WHO classifies triple-mutant Covid variant from India as global health risk

Dr. Sejal Hathi, Physician & Clinical Fellow at Massachusetts General Hospital & host of “Civic Rx” podcast, joined Yahoo Finance to discuss the lastest on covid-19.

Video Transcript

- Let's bring into the stream Dr. Sejal Hathi, physician and clinical fellow at Massachusetts General Hospital. Also host of "Civic RX," the podcast. And Doctor, thank you for joining us. Got to get right to this news that broke within the last two hours about the WHO saying that this new variant out of India-- I hate the terminology, because I've heard people call them scariants. But triple mutant variant.

Do we know one, if vaccines are effective against it? And what do we know about the ability to recover if you become infected with it?

SEJAL HATHI: Well, firstly thank you so much for having me on. And I am glad that the WHO has come out and classified the Indian triple mutant as a variant of concern, which means that it is more transmissible, perhaps more deadly, perhaps more powerfully evasive of the vaccines we have so far. And we're eagerly awaiting the report that the WHO will release tomorrow conveying the full breadth of evidence that undergirds this new statement and decision on their part.

But preliminary reports do demonstrate that this triple mutant, which is likely the principal driver of the surge, devastating surge in infections across the country of India, is more transmissible. It's more contagious. And it's more resistant to the vaccines we have available.

So this is a variant of concern, not merely to India, but to the entire world. And certainly to those of us here in the United States who especially remain unvaccinated.

- So Doctor, we're learning about this variant at a time when more and more companies are bringing their workers back to the office. We just got a couple of more announcements over the last few days. Should companies be bringing workers back? Is it still too early? How are you reading that scenario?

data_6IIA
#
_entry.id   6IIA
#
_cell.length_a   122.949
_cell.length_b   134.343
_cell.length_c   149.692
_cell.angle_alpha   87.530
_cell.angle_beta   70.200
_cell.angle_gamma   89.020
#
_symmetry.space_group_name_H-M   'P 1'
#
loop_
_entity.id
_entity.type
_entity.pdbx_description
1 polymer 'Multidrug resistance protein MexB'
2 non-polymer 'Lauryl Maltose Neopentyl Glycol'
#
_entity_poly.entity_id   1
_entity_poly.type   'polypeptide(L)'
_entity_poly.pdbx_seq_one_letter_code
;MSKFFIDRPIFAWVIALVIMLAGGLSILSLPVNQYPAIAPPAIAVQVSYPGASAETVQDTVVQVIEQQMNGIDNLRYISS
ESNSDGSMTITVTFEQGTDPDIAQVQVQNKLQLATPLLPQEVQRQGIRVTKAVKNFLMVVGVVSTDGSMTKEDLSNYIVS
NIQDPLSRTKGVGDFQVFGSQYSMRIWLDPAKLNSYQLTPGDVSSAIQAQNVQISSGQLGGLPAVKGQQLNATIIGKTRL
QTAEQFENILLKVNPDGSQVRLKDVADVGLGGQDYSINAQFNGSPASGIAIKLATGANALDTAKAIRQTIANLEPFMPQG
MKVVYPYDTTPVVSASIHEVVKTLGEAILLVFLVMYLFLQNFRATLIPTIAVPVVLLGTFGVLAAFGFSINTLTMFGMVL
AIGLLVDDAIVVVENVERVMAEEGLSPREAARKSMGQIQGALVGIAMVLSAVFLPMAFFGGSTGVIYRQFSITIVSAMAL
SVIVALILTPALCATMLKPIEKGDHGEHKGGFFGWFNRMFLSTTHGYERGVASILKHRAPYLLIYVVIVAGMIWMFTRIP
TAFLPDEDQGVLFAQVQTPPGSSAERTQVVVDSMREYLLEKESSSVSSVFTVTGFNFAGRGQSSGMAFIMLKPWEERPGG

SEJAL HATHI: Well, I think that companies are absolutely right to begin to bring back their workers to the office so long as their workers are vaccinated. And they can ensure that they are fostering therefore a safe and secure environment for their employees. I think particularly as Pfizer and subsequently other vaccine manufacturers begin to seek full FDA authorization beyond merely the Emergency Use Authorization for these vaccines, more and more companies will feel empowered to require vaccines of their employees.

And with that requirement, in turn, to begin to encourage, if not mandate more of their employees to return to the workplace. So certainly we need to continue to wear masks indoors. I'm fully aligned with the CDC in that requirement. And we still need to continue--

- Right.

SEJAL HATHI: --to act as caution, but I think companies are right to begin to bring back their workers into the workplace.

- But let's talk about vaccines. Because in the other variants-- the Brazilian and the UK variant-- we've come to learn that the vaccines are effective. So the ruling is still out on this Indian variant. And yet we've got states in the United States having trouble getting people to get the vaccine who haven't been vaccinated. And are now going to take less of their allotment because it would go to waste. If they were to accept it. How to get on top of that situation?

SEJAL HATHI: Yeah, you're absolutely right. And we're seeing that-- I think largely along political lines, states are beginning to use less and less of their vaccine allotments. Arkansas, a couple of weeks ago, declined its full share of doses for that week. Wisconsin officials asked for just 8% of the doses that the federal government had allocated and so on and so on.

And so you're starting to see the states have not only a surplus, but a full glut of vaccines on hand. And accordingly, I think we really need to think more about how to encourage more individuals to take up those vaccines, whether it's incentives like various states have adopted, monetary incentives encouraging folks to get vaccinated.

Whether it's enlisting the support of trusted messengers like primary care providers who had been largely excluded from the earlier rollout. To the 40,000 pharmacies now distributing these vaccines to church leaders, engaging those trusted leaders and in encouraging vaccines to, of course, vaccine passports and other mandates that we might start to see increasingly across the country.

We need to encourage more folks to get vaccinated. So we can meet that July 4 deadline or goal of 70% of the population, whereas now we're only at 50% of the population vaccinated with at least one dose. But let me just say one more thing.

- Sure.

SEJAL HATHI: I think that because more and more states are starting to see a surplus of these vaccine doses, that's even a stronger argument for the United States to step up and provide that excess dose to countries like India that are suffering this devastating shortage. We are making more than 20 million vaccine doses a week.

- Sure.

SEJAL HATHI: States have more than enough supply. I think we need to do more to supply those doses to the rest of the world.

- Dr. Sejal Hathi. Thank you so much for joining us. We'll be right back.